He said: “There were two options on the table, I had Juergen Braehmer for a WBA world title and then another option came in at a later date with the Fonfara fight. I’ll be honest with you, I had my head set on the Braehmer fight to start with.

“It was a chance to have a version of the world title again. It was a fight that was meant to happen years ago and I was thinking we could get it on once and for all. I was prepared to go to Germany for it but then I had a big offer from Fonfara in America that I just couldn’t turn down.”

Sauerland Promotions, who handle Braehmer’s interests, stated that Cleverly opted for a ‘pay day’ instead of a title shot but he, naturally, strongly disagrees. He said: “Initially, I was still going to go for the world title fight. About five days went by, I sat down and weighed up the pros and cons… I just thought the Fonfara would be the best move for my career.

“Financially, it’s obviously better but that’s not the main reason, I just think it takes me in to a very big market in America and I feel there are a lot of opportunities over there. Would they come again if I didn’t take the chance? I don’t know.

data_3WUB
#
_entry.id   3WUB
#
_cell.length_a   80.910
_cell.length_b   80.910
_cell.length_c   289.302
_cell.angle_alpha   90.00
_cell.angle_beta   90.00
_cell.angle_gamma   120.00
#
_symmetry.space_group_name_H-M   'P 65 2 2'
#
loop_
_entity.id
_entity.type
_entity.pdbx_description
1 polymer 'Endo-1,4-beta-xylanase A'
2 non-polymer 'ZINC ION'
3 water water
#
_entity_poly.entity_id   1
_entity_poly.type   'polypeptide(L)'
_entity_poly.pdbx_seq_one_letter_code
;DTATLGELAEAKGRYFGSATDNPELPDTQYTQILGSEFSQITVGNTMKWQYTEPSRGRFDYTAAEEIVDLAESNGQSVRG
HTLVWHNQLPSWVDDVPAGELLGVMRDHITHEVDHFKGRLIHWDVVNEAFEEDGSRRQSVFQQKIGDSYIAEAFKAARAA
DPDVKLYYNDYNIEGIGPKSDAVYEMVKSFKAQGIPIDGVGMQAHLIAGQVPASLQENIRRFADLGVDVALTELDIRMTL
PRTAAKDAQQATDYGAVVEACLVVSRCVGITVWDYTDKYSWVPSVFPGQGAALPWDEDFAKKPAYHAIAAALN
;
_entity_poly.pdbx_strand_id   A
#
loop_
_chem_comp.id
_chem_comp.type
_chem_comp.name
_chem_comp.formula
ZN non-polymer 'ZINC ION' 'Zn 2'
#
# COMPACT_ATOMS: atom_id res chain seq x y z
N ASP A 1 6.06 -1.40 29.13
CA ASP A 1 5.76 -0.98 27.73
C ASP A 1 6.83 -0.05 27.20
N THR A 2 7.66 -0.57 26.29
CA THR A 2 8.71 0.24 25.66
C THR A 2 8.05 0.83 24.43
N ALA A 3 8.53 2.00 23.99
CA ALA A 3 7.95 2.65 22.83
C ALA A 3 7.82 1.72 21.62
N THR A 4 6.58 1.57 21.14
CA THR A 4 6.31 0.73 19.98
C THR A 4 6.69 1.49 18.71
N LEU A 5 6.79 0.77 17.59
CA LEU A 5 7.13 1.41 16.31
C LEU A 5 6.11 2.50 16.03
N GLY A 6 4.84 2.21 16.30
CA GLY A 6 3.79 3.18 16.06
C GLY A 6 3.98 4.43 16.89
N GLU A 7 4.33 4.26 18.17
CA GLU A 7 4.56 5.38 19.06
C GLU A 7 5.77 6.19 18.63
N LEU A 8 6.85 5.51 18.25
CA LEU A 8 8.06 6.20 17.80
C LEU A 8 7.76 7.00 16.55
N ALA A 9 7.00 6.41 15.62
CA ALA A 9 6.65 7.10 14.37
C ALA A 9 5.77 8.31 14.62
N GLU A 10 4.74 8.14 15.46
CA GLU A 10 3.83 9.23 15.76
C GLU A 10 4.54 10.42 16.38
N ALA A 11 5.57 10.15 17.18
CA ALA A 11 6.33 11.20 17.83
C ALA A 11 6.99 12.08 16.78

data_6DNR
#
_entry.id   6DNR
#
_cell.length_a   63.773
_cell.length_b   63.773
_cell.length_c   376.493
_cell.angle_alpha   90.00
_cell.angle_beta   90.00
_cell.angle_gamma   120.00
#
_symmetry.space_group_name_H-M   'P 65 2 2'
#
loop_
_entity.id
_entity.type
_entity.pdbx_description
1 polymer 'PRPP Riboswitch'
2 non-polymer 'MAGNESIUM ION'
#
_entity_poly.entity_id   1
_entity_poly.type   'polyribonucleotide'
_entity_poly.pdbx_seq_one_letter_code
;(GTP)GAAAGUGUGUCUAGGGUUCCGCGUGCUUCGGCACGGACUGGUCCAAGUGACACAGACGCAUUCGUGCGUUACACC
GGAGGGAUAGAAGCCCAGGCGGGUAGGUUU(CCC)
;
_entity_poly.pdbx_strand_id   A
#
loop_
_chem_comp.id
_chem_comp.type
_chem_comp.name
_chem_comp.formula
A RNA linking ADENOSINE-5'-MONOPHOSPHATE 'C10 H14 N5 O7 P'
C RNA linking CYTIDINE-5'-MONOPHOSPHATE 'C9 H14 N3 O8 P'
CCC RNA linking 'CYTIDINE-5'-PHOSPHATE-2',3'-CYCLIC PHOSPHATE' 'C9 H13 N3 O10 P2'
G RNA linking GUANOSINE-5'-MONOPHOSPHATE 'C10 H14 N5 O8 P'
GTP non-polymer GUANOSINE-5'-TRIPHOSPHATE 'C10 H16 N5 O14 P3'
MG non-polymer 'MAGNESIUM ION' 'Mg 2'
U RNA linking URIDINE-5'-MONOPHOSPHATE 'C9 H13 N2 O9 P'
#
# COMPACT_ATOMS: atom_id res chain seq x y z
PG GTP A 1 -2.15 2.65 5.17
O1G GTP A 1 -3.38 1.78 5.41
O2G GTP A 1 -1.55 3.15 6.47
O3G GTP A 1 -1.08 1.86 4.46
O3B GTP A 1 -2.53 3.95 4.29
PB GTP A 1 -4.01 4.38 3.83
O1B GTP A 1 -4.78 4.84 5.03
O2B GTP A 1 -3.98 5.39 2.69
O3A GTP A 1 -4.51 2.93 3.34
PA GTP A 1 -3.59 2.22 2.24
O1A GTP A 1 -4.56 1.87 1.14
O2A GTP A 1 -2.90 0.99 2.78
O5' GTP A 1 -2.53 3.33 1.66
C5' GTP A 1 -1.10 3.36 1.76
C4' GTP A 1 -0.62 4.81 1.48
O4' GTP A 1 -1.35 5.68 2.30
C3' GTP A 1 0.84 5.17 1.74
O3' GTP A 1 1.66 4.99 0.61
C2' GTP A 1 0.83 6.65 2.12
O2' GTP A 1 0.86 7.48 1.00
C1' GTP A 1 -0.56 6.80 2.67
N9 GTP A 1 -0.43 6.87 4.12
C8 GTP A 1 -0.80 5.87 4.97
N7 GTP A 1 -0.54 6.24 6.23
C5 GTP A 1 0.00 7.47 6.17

“There were no real options on the table, it was just a one-off fight with Braehmer for the title. I was bang up for it but I just feel the Fonfara opportunity eclipses that. I’ve made my decision and I’m really excited by it.”

Cleverly and Braehmer were originally due to fight in 2011 but a series of frustrating circumstances derailed their meeting. When Cleverly was mandatory challenger for Braehmer’s WBO belt, the champion avoided it by agreeing to face then-WBA title holder Beibut Shumenov, only to cancel days before the fight.

Four months later, when Braehmer again pulled out at very late notice against Cleverly, the sanctioning body stripped him and installed Cleverly as champion. For those reasons, Cleverly appears to feel little sympathy for Braehmer now.

He said: “We’ve got a lot of history, haven’t we? Obviously we were meant to fight before, he pulled out once and didn’t arrive at the airport the second time.